Recycle VS Repurpose VS Downcycle
Lets imagine that you were assigned a project to develop a lamp which was sustainable through reuse or recycling. It's fairly simple say "Hey, I'm going to take some of these doodads I've got here, and make them into a lamp. That's recycling!" And it very well could be recycling. It could also be more of a repurposing of the doodad. Or, at its worst, you could have failed completely, and you could be doing what Bill McDonough calls downcycling. It's time for some examples.
First, Recycling. A perfect example of recycling is Recycline's Preserve Razor and Toothbrush handles. These snazzy guys teamed up with Stonyfield Yogurt and found a use for the tons of waste plastic cups that the factory makes which do not pass inspection. They divert this stream of plastic, combined with cleaned cups which are returned to the company by customers, back to a processor which makes casting media. Then, they mold plastic razors just like anybody else would. But here's the trick:
They're using plastic which would otherwise be waste, and using it for it's material qualities, not its cup qualities.
This is what sets recycling apart from repurposing.
Some good examples of a repurposed object, are some of the purses and belts made by Little Earth, in Pittsburgh, PA. Originally collecting all their raw materials by hand, this team of makers developed designs which used hubcaps, license plates, bottle caps, and inner tube rubber to make belts, bags, and purses. After they went international, obviously the "scouring the junkyards" sourcing model wouldn't work. Luckily, they figured out clever ways to find new waste streams, like buying out outdated stock of license plates from trucking companies and state governments, unusable bottlecaps from bottling companies, and worn inner tubes from fleet maintenance companies.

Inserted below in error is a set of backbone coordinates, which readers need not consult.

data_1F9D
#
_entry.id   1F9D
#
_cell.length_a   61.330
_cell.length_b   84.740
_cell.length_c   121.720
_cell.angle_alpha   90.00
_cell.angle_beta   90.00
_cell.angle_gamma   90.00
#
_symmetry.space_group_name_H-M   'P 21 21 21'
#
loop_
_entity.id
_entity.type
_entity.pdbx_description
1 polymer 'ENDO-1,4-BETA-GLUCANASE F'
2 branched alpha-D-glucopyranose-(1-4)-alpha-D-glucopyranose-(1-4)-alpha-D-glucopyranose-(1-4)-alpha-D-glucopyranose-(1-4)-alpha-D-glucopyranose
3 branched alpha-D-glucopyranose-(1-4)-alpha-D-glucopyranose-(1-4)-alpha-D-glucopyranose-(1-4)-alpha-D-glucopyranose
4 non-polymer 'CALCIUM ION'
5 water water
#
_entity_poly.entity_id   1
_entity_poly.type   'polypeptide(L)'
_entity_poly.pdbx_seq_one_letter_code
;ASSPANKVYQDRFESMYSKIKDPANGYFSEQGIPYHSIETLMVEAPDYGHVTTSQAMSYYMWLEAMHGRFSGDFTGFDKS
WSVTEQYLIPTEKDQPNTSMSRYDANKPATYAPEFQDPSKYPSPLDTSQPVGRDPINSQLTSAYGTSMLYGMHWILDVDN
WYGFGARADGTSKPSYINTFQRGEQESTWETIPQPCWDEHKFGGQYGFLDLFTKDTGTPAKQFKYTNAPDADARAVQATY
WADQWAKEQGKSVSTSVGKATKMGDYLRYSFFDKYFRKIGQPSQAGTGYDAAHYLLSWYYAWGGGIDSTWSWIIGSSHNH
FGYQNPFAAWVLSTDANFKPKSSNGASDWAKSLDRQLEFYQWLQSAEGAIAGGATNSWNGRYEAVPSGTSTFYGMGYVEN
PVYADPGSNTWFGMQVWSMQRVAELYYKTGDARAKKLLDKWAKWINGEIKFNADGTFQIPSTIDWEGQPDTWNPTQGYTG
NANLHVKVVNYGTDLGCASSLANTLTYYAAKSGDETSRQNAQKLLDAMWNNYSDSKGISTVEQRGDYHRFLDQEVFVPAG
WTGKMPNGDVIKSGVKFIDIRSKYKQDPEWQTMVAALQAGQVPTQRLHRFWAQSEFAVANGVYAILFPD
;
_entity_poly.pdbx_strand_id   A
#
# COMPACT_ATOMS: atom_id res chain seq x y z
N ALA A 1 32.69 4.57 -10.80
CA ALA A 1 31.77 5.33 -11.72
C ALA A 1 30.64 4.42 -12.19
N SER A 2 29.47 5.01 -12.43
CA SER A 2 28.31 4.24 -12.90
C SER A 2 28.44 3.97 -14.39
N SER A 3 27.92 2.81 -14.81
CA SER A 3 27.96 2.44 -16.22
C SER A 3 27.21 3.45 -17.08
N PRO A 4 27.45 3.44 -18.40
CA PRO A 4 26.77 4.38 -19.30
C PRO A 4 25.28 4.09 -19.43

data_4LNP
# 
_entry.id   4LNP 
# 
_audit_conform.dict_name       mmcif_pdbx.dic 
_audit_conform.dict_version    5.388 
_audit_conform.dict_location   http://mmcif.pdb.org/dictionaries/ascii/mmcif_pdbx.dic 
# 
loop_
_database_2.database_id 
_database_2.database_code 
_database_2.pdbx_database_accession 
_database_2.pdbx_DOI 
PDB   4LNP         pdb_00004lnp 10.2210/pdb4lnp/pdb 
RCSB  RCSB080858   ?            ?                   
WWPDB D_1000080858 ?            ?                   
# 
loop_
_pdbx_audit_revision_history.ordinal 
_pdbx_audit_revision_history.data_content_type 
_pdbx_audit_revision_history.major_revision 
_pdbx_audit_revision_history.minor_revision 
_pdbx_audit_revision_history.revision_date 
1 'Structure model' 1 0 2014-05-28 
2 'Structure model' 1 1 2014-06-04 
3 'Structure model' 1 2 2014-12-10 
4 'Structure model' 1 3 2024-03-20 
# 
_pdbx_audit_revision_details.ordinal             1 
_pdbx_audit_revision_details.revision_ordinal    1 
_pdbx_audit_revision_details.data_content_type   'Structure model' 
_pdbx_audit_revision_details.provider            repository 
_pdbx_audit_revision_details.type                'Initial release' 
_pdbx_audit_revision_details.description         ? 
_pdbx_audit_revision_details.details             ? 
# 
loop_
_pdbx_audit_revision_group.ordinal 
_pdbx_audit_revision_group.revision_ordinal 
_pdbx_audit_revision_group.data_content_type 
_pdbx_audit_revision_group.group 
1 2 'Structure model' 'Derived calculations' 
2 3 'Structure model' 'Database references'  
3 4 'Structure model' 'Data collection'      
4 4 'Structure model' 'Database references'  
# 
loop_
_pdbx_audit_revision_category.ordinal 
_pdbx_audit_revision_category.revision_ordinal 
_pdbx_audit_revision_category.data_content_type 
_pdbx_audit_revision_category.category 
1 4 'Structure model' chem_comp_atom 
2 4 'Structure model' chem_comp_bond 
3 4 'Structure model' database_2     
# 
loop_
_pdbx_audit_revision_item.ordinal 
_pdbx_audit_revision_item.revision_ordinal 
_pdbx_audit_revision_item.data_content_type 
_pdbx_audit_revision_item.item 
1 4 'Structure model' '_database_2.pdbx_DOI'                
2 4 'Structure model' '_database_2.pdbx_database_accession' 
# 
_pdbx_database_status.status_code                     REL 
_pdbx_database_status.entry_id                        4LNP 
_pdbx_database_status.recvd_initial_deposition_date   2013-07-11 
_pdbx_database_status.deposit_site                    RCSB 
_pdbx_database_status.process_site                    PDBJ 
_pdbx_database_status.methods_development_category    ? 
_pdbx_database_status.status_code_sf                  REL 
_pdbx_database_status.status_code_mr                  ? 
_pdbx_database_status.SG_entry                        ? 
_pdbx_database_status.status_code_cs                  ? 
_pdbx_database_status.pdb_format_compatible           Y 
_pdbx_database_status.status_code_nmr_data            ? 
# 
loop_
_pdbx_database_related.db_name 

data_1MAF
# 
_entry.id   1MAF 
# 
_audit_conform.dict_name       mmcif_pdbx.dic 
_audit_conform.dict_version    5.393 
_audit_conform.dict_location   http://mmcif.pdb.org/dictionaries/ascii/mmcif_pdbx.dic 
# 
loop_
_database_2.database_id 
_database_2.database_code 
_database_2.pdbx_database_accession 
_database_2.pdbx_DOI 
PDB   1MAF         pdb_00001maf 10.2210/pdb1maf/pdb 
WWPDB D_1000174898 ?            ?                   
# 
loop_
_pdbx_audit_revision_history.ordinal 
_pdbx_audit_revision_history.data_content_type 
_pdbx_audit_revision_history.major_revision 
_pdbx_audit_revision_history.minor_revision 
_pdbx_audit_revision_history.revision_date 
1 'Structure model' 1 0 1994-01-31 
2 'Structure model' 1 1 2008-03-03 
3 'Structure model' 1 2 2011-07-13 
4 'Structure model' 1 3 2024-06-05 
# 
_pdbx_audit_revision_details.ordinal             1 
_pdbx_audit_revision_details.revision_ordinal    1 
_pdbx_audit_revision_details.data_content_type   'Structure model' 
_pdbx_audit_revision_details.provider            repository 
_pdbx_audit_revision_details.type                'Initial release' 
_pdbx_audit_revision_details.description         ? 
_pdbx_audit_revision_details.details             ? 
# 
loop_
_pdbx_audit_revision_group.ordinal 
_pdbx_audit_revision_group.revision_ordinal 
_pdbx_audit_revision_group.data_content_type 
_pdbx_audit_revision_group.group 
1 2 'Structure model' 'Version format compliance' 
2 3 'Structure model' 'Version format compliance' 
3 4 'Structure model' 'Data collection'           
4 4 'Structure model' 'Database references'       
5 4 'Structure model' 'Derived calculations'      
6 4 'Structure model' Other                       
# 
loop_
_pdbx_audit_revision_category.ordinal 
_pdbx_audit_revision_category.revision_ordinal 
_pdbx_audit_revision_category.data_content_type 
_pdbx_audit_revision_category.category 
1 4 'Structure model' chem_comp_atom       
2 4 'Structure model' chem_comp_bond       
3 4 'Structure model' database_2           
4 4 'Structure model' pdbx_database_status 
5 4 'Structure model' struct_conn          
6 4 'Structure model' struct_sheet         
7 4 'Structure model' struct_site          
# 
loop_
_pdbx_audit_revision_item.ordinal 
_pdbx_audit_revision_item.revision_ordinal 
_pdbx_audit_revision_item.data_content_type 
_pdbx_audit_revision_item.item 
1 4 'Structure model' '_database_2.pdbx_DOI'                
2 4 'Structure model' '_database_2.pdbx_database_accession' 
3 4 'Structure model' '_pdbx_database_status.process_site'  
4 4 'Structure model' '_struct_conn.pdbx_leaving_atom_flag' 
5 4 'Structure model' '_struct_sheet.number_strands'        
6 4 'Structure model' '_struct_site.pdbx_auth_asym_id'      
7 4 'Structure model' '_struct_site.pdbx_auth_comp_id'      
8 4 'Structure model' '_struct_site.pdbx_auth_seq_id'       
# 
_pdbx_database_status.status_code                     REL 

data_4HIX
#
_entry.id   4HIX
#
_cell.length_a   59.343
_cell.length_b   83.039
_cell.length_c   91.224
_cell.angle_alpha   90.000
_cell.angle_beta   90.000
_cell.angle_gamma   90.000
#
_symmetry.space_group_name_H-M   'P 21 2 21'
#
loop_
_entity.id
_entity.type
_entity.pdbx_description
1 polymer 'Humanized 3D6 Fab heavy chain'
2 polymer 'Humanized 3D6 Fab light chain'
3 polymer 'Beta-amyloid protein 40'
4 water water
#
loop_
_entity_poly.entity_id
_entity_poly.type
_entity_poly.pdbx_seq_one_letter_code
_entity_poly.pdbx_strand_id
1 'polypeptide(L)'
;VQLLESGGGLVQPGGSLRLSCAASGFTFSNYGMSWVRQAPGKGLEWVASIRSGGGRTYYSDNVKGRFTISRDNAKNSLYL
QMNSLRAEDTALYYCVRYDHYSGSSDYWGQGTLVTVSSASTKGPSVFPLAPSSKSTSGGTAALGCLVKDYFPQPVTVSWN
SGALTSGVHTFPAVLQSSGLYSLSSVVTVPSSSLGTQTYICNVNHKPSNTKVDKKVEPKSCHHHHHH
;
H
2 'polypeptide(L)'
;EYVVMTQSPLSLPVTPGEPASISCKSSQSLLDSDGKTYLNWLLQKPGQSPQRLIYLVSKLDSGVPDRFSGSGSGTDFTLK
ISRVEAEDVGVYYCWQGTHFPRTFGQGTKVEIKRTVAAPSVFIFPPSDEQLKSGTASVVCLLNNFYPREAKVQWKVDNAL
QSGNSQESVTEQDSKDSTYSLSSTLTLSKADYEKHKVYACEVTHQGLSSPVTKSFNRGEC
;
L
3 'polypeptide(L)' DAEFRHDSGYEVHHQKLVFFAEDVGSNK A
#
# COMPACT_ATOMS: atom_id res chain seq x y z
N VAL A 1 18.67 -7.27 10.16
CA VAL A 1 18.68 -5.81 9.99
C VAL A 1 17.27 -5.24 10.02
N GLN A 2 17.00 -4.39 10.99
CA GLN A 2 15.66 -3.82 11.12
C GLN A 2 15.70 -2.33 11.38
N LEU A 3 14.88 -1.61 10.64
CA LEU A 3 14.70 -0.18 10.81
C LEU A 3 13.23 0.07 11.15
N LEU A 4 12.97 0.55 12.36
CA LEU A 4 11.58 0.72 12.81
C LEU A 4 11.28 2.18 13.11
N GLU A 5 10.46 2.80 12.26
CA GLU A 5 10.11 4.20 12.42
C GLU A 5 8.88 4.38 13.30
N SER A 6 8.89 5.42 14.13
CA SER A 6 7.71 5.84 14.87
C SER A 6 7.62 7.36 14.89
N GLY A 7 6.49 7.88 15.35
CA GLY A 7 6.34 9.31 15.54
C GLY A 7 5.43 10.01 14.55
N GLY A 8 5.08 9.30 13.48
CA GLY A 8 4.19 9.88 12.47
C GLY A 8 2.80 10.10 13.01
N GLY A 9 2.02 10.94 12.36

Another great little repurposing design is Pouffe by Tony Michiels for the 2005 MACEF design competition. Tony collected used tennis balls from clubs around his city, and formed them into a playful little ottoman or stool with a modern aesthetic. As we see in both these examples:
Repurposed designs use not only the material of the original object, but also that object's formal properties.
This repurposing is great for the environment if you are actually removing waste from a stream somewhere. And, if the design which you make with that waste is worth making. Making a crappy thing which will only be bought as an impulse buy, or won't be durable will create the same waste, and add in a little extra energy.
But even worse, is when designers make new things out of new items, under the guise of "recycling". This is downcycling. Taking something, like a plastic spoon, condoms, or coffee stirring sticks (shown above) and using it to make a product which ends up crippled by the limitations of the medium. In the case of this coffee spoon chandelier, the chances that a chandelier made of real used stirrers would be much more muddy colored; basically a very poor quality chandelier. It's probable that the same material and energy which went into making that chandelier could have been more effective if it had been directed at making a lamp in the first place.
Downcycling takes an object which is not waste, and forces it into an ugly or ineffective new design which is then marketed as being eco-friendly.
This may seem like an isolated case. It is not. Next time you are in Urban Outfitters, Crate and Barrel, Cost Plus World Market or Restoration Hardware, take a look at the "Vintage" items which are being hammered out in India and China.
Good design is about good design. Good design is not about sales based on a tagline. If your goal is to reduce waste, then your design should not only take it's waste stream into account, but also whether your new product will have any long-term staying power. When you work with recycled materials, you're already accepting lower quality to begin with; You'd better be sure that the effort you're putting into things is worth it.
It would be a shame to let your time go to waste
Copyright 2004-2006 Dominic Muren and IDFuel Team